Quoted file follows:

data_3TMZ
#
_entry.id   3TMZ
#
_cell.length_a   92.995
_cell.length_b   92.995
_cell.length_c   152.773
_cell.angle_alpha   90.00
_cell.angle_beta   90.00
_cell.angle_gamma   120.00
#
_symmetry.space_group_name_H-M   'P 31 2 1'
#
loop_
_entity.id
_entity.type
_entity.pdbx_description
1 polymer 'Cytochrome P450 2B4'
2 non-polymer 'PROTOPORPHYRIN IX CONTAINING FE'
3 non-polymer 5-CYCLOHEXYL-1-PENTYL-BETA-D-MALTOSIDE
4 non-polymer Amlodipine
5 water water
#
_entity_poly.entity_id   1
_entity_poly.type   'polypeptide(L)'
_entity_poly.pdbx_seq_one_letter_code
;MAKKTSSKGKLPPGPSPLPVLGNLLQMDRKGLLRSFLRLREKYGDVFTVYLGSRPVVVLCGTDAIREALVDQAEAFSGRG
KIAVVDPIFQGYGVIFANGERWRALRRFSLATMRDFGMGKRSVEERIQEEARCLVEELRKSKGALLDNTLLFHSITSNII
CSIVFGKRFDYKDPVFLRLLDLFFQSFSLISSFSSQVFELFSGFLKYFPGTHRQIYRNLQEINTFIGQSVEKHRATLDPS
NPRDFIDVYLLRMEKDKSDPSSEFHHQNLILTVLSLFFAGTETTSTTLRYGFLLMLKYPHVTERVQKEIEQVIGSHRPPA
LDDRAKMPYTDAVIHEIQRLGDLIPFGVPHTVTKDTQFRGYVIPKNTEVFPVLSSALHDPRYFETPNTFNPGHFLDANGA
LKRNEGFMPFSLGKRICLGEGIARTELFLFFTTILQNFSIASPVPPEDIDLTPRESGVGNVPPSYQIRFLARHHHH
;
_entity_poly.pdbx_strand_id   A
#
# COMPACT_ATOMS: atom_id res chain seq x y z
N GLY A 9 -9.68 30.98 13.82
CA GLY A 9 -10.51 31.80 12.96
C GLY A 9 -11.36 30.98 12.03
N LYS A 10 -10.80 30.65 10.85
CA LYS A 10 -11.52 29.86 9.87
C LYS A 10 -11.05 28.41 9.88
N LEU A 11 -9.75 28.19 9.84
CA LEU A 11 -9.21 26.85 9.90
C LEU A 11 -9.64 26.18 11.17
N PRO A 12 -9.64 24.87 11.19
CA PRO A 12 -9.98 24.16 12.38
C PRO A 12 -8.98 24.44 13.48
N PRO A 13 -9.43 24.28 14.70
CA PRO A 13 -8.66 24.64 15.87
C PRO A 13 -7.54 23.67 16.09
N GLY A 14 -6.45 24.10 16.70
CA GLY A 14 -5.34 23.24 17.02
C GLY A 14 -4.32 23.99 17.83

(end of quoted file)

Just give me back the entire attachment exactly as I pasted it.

data_3TMZ
#
_entry.id   3TMZ
#
_cell.length_a   92.995
_cell.length_b   92.995
_cell.length_c   152.773
_cell.angle_alpha   90.00
_cell.angle_beta   90.00
_cell.angle_gamma   120.00
#
_symmetry.space_group_name_H-M   'P 31 2 1'
#
loop_
_entity.id
_entity.type
_entity.pdbx_description
1 polymer 'Cytochrome P450 2B4'
2 non-polymer 'PROTOPORPHYRIN IX CONTAINING FE'
3 non-polymer 5-CYCLOHEXYL-1-PENTYL-BETA-D-MALTOSIDE
4 non-polymer Amlodipine
5 water water
#
_entity_poly.entity_id   1
_entity_poly.type   'polypeptide(L)'
_entity_poly.pdbx_seq_one_letter_code
;MAKKTSSKGKLPPGPSPLPVLGNLLQMDRKGLLRSFLRLREKYGDVFTVYLGSRPVVVLCGTDAIREALVDQAEAFSGRG
KIAVVDPIFQGYGVIFANGERWRALRRFSLATMRDFGMGKRSVEERIQEEARCLVEELRKSKGALLDNTLLFHSITSNII
CSIVFGKRFDYKDPVFLRLLDLFFQSFSLISSFSSQVFELFSGFLKYFPGTHRQIYRNLQEINTFIGQSVEKHRATLDPS
NPRDFIDVYLLRMEKDKSDPSSEFHHQNLILTVLSLFFAGTETTSTTLRYGFLLMLKYPHVTERVQKEIEQVIGSHRPPA
LDDRAKMPYTDAVIHEIQRLGDLIPFGVPHTVTKDTQFRGYVIPKNTEVFPVLSSALHDPRYFETPNTFNPGHFLDANGA
LKRNEGFMPFSLGKRICLGEGIARTELFLFFTTILQNFSIASPVPPEDIDLTPRESGVGNVPPSYQIRFLARHHHH
;
_entity_poly.pdbx_strand_id   A
#
# COMPACT_ATOMS: atom_id res chain seq x y z
N GLY A 9 -9.68 30.98 13.82
CA GLY A 9 -10.51 31.80 12.96
C GLY A 9 -11.36 30.98 12.03
N LYS A 10 -10.80 30.65 10.85
CA LYS A 10 -11.52 29.86 9.87
C LYS A 10 -11.05 28.41 9.88
N LEU A 11 -9.75 28.19 9.84
CA LEU A 11 -9.21 26.85 9.90
C LEU A 11 -9.64 26.18 11.17
N PRO A 12 -9.64 24.87 11.19
CA PRO A 12 -9.98 24.16 12.38
C PRO A 12 -8.98 24.44 13.48
N PRO A 13 -9.43 24.28 14.70
CA PRO A 13 -8.66 24.64 15.87
C PRO A 13 -7.54 23.67 16.09
N GLY A 14 -6.45 24.10 16.70
CA GLY A 14 -5.34 23.24 17.02
C GLY A 14 -4.32 23.99 17.83